S. Korea calls for DPRK's denuclearization stance before military talks
People's Daily Online
(Xinhua) 11:02, May 23, 2016
SEOUL, May 23 (Xinhua) -- South Korea on Monday called for the Democratic People's Republic of Korea (DPRK) to show its stance on denuclearization, in response to the DPRK's dialogue overtures on military matters over the weekend.
Seoul's defense ministry spokesman Moon Sang-Gyun told a regular press briefing that the ministry sent a reply through a western military hotline at 9:30 a.m. (0030 GMT) to the notice sent on Saturday by the DPRK's Ministry of the People's Armed Forces.
The Seoul ministry said via the reply that the escalated tensions on the Korean Peninsula were caused by the DPRK's provocative acts such as nuclear test and missile launches, expressing regrets over the DPRK's military dialogue proposal without any mentioning of its nuclear program, according to the spokesman.
The south side called for the DPRK's showing of its stance on denuclearization before making any dialogue overtures, making it clear that Pyongyang should show its will on denuclearization through actions if the country really wants peace and stability on the peninsula.
Moon said that the South Korean government will hold fast to a basic position that the DPRK's denuclearization measures will be a top priority in any inter-Korean dialogue.
The Ministry of the People's Armed Forces sent the notice on Saturday to propose a working-level contact for inter-governmental military talks at a convenient venue and date for both sides between late May and early June to defuse military tensions on the peninsula.
Tensions have been running high on the peninsula after the DPRK's fourth nuclear test in January, followed by the country's launch in February of a long-range rocket, which outside world condemned as a disguised test of ballistic missile technology.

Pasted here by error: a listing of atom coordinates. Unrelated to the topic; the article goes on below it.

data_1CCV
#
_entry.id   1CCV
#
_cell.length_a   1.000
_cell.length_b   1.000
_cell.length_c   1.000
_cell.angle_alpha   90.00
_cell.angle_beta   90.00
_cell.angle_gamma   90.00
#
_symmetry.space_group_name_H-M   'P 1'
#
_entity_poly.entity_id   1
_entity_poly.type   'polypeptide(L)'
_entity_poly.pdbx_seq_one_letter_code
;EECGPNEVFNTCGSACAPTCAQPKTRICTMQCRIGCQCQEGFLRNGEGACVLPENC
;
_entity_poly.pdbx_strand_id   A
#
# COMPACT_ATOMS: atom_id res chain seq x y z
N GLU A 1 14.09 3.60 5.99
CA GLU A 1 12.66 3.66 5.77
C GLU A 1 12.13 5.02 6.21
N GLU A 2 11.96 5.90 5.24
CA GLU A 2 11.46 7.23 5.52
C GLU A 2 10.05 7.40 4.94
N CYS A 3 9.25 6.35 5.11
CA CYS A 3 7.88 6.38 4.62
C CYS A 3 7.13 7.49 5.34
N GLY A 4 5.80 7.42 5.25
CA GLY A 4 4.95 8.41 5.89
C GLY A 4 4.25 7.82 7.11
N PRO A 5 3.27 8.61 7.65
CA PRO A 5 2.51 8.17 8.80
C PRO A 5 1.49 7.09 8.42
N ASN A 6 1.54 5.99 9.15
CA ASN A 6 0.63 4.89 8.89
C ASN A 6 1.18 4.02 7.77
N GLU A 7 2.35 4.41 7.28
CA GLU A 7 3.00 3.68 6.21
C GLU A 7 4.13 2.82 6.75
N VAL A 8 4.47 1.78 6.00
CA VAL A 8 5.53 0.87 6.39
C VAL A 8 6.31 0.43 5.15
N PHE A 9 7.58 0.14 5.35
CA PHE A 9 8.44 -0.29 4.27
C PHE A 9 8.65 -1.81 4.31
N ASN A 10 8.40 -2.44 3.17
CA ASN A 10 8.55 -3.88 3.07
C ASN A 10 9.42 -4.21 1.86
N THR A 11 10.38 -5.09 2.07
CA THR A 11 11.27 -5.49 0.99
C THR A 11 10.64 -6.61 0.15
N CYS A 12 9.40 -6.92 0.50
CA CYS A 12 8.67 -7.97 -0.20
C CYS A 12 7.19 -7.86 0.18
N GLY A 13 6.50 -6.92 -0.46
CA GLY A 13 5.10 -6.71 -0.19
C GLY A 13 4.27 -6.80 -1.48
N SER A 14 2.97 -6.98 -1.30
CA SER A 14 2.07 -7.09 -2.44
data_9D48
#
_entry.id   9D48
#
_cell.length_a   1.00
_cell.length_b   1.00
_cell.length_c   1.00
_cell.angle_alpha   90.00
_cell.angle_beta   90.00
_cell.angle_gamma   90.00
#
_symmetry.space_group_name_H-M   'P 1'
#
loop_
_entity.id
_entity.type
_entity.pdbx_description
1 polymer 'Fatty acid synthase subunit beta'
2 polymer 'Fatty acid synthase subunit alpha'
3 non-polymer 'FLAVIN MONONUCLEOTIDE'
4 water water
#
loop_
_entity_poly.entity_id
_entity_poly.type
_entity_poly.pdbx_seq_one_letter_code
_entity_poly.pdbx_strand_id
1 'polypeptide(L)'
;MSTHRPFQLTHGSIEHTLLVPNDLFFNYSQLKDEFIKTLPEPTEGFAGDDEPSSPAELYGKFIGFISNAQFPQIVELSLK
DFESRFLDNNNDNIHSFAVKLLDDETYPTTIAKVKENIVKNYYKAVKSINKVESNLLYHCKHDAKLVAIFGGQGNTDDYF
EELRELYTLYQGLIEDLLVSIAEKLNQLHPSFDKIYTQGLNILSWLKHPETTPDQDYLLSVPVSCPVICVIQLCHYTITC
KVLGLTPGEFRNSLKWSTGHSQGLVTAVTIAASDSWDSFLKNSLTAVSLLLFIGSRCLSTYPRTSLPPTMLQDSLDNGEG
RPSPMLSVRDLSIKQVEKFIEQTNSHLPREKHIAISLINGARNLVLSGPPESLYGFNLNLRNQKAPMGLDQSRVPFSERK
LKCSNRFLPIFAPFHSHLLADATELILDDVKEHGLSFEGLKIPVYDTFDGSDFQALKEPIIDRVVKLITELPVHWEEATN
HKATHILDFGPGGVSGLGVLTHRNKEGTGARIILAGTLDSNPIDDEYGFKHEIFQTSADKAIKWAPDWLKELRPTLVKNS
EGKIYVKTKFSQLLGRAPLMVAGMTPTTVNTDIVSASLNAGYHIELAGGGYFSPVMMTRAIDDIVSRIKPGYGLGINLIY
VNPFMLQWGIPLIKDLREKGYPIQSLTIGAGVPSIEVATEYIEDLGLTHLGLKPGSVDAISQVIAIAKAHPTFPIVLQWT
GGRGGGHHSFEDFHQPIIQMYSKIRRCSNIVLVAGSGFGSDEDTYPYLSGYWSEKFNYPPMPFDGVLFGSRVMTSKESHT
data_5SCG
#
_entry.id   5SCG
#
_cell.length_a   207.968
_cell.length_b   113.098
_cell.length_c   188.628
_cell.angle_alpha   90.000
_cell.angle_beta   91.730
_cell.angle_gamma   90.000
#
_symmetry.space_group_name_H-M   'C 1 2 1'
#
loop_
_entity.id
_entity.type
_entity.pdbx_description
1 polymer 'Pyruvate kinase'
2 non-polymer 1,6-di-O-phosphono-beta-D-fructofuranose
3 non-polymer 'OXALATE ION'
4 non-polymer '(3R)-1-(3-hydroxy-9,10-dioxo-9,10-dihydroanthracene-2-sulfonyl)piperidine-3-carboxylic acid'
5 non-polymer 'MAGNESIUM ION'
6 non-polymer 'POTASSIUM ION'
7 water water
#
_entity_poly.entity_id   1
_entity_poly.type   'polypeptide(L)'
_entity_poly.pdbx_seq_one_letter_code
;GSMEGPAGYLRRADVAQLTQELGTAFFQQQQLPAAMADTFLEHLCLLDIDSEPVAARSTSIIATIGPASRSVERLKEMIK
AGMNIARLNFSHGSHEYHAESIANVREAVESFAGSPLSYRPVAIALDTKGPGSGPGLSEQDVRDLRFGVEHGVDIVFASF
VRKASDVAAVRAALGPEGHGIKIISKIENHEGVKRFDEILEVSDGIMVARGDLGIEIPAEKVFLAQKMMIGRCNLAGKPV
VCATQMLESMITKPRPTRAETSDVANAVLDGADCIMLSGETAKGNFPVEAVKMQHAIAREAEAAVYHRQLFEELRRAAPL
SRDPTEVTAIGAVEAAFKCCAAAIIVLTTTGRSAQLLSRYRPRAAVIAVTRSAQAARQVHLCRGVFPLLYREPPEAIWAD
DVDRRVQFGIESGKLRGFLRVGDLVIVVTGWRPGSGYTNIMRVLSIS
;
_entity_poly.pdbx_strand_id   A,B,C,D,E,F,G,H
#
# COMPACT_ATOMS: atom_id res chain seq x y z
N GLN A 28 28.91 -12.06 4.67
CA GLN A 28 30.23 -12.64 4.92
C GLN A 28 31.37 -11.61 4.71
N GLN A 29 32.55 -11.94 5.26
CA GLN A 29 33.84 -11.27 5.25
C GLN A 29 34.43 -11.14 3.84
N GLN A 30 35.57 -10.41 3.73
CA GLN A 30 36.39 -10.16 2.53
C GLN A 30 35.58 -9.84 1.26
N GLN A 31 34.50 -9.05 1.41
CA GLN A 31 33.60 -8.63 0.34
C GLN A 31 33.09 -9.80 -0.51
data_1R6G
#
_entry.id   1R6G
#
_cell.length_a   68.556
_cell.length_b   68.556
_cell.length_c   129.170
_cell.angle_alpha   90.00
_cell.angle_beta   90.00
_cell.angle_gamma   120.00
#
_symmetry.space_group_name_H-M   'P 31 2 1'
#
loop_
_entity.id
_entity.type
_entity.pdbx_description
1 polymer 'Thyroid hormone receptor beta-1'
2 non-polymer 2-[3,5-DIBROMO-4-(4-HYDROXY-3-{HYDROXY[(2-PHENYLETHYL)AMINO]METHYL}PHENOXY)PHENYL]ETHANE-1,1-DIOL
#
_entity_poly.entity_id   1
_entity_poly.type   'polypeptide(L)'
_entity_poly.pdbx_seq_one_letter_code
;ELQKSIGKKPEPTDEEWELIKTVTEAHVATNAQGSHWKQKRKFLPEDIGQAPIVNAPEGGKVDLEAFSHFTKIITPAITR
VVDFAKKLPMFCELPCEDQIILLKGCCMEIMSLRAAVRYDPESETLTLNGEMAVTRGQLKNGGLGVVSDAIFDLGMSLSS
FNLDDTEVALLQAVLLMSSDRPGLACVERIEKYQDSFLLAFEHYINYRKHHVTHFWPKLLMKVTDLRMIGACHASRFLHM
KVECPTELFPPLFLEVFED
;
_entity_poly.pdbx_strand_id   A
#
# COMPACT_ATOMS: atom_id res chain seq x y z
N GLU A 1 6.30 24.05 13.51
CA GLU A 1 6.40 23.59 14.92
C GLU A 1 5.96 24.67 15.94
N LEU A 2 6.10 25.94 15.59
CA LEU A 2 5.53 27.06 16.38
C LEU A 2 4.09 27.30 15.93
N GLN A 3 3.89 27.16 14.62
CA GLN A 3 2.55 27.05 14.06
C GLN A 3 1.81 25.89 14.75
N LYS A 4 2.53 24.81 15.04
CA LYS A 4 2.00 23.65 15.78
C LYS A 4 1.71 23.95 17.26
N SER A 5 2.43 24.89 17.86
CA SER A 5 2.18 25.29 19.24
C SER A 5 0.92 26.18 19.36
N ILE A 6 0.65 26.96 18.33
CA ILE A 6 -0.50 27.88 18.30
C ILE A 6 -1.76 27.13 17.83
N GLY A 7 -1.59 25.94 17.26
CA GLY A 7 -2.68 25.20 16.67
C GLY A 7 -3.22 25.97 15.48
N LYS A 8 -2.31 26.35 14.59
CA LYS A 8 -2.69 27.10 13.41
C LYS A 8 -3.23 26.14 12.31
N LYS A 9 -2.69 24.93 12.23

UN Security Council adopted tougher-than-ever sanctions on Pyongyang over its nuclear detonation and long-range rocket launch. Seoul closed down the Kaesong Industrial Complex, the last remaining inter-Korean economic project in the DPRK's border town of Kaesong, as part of independent sanctions against Pyongyang.
The DPRK's defense ministry said that military authorities of the two Koreas should make straightforward discussions on current issues relevant to possible military conflicts as well as need to agree upon and enforce institutional and legal measures mandatory to taking realistic actions for securing military trust between the two sides.
The notice came a day after the DPRK's National Defense Commission said in an open letter Friday that South Korea should immediately respond to top DPRK leader Kim Jong Un's proposal for inter-Korean military talks.
Kim mentioned the need for inter-Korean military talks during his speech at the DPRK's seventh congress of its ruling Workers' Party of Korea (DPRK) that lasted for four days through May 9.
Calling the DPRK's dialogue offer as a "camouflaged" charm offensive, the Seoul ministry spokesman said that the proposal failed to include a nuclear issue, the most essential part of inter-Korean relations and peace on the peninsula.
The spokesman said that Pyongyang's dialogue proposal was aimed at weakening the international community's efforts to tackle its nuclear program, adding that Seoul's hasty acceptance of Pyongyang's dialogue offer may delay the DPRK's denuclearization process.
The DPRK's dialogue overtures were widely expected here in South Korea as Pyongyang needs to take its "charm offensive" strategy as part of efforts to escape from the sanctions from the international community over its nuclear and rocket provocations for the first two months of this year.
|Join the GlobalSecurity.org mailing list|